Wednesday, June 28, 2017
This is a great article - I think it describes a lot of folks (including me).
Many of us think we are moderate drinkers because we aren't alcoholics, and we are under control of our alcohol consumption. A couple a night, a little extra on the weekend...
... and before you know it you have boxes and boxes of empties in your garage, and you're trying to figure out who drank all that stuff???
It adds up.
Alcohol is bad for you. The health benefits are extolled in a handful of studies, and those ones get trumpeted in the headlines because it's a message we all want to hear. But any trivial benefits are more than offset by harm in other ways... especially as moderate drinking turns to more-than-moderate.
I've increasingly found alcohol just makes my life worse. That great feeling after a beer fades to feeling lethargic and down an hour later. When I over-indulge that feeling lasts for a day after, sometimes even more.
Not everyone has that problem, but I do.
So it's time.
I've taken a month off before and felt great while doing it.
This time, 6 months. Once it's out of my life I can decide whether to bring it back, and if so how to limit myself to less-than-moderate.
Sorry, alcohol. It's for the best. See you in 2018, maybe.
Sunday, June 25, 2017
I originally bought a 2012 Norco Nitro 9.3...
After an emergency repair last year that temporarily turned it into a single speed, I realized that I don't need all those gears. With the 1x trend I figured it was time to make the plunge.
Nothing was wrong with my bike, so I made the decision to do it in place.
What is 1x?
A single chainring in the front, instead of a triple or double - and no front shifter or derailleur. Basically your rear derailleur does all your gear changes.
You can take your existing cassette and mess around with it - add a big bail-out ring, drop some, etc. But if you're like me, you're probably overdue for a new cassette anyway... so I went and bought a new Sunrace MX3 10 Speed Cassette.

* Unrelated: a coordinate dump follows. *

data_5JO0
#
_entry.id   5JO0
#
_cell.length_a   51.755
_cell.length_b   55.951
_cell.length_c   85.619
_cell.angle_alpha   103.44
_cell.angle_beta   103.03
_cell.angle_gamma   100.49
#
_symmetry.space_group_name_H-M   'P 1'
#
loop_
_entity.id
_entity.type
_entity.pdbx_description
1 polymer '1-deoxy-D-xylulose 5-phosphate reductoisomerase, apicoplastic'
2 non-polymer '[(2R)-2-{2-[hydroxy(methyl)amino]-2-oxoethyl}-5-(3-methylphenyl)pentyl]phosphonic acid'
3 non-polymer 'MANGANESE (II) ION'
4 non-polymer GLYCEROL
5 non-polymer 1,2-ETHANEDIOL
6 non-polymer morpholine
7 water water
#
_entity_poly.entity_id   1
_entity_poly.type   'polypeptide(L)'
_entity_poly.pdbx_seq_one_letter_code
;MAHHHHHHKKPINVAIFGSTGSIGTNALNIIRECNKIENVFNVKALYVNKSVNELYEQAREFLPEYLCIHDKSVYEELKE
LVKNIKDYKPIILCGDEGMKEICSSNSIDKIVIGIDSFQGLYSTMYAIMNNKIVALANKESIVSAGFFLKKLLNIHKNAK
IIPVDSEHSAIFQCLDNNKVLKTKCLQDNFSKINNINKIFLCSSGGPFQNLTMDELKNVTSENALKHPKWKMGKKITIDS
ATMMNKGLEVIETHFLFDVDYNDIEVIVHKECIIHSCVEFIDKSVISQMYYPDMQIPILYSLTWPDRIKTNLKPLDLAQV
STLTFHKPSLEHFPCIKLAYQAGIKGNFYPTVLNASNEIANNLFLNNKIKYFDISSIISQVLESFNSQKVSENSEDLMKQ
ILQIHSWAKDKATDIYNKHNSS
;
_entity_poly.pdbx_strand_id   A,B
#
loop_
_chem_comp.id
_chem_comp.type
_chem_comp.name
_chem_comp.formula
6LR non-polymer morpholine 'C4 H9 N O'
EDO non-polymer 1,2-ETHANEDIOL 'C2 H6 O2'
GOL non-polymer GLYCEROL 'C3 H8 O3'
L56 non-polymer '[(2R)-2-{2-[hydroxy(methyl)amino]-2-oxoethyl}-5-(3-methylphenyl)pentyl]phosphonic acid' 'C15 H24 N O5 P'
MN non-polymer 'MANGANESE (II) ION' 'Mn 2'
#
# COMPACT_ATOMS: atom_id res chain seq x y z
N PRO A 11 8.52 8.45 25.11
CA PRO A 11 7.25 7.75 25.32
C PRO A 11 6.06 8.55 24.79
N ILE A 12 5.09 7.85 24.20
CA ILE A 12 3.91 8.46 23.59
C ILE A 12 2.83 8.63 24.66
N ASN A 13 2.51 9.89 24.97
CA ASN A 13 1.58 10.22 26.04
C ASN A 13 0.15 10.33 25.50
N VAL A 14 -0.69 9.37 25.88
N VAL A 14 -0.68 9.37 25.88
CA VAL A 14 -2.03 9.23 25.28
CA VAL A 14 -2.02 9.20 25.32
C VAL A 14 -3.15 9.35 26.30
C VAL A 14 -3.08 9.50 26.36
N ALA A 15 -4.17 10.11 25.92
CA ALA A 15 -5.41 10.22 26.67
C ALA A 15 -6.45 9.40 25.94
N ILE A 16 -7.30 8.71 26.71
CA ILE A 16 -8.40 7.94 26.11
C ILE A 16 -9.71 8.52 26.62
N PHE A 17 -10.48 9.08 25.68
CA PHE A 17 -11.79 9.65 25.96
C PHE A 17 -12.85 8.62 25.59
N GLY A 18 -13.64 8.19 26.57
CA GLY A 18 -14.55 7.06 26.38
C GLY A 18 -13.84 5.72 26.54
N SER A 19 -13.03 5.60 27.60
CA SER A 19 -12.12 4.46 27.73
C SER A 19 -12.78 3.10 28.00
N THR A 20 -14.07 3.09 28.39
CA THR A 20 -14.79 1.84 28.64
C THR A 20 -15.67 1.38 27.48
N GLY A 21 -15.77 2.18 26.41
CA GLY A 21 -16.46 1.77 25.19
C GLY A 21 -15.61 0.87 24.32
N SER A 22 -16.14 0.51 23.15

This took my rear cassette from 12-36 to 11-42, with reasonable jumps across the whole range.
Here there are a lot of options. The "cheap and cheerful" option is to replace your big ring with a bash guard and dump your small ring... leaving just the middle.
There are all kinds of problems here, though. Without a chain guide in place of the front derailleur, you will probably dump your chain. You can get a different ring that has alternating teeth - but once you buy that and the bashguard, you're talking some good dough already.
I decided my old crankset was probably not worth saving, so I just replaced the whole thing with the Race Face Ride Single Speed Crankset.
I found it online for $99USD, and it included an appropriately sized bashguard! The teeth alternate to keep it firmly where it is meant to be.
Oh and it came with a new bottom bracket! What a deal.
It's 32T - I don't know if it came in any other configurations, but that was perfect for me since it matched my existing middle ring.
Rear Derailleur and Chain Guide
There are people who say you need a special "clutch" mechanism on your rear derailleur.
There are other people who suggest you need a Chain Guide.
These are both to keep the chain from popping off your front ring. So far I haven't had any problems, largely on the strength of the alternating teeth on the front ring. If I start having trouble I'll address it, but I bounced off a lot of stuff without a drop yesterday.
Front Shifter and Front Derailleur
I love it. MTB'ing throws a lot at you, and there are always those times you find the hill steeper than you thought too late and you're in the wrong front ring... no longer. It's just a lot simpler. Less things to go wrong. Probably not massively lighter, but lighter.
One thing I hadn't even thought about is CLEARANCE! I have more of it! I'm on a 29-er so I already had a lot, but there is one log I was putting a lot of chainring marks in... this first ride, cleared it! Yay. And if I didn't, the bashguard is there to take the brunt, rather than bending teeth.
The jumps between gears were not noticeably larger than before. For the road they probably would be - I like to find a pretty specific cadence and stick to it. But MTB it's always pretty dynamic anyway.
Old largest ratio was 3.67:1, new is 2.91:1 - so my top speed should take a hit if I'm ever on roads, which really isn't the priority for this bike. Or my cadence will have to be more hamster-wheel-like.
Old smallest ratio was 0.61:1, new is 0.76:1 - a pretty modest loss of lowest gearing. We went up some steep stuff, and it was fine.
$168USD+tax+shipping. Pretty modest. Being in Canada the exchange rate stings a bit, but still very reasonable.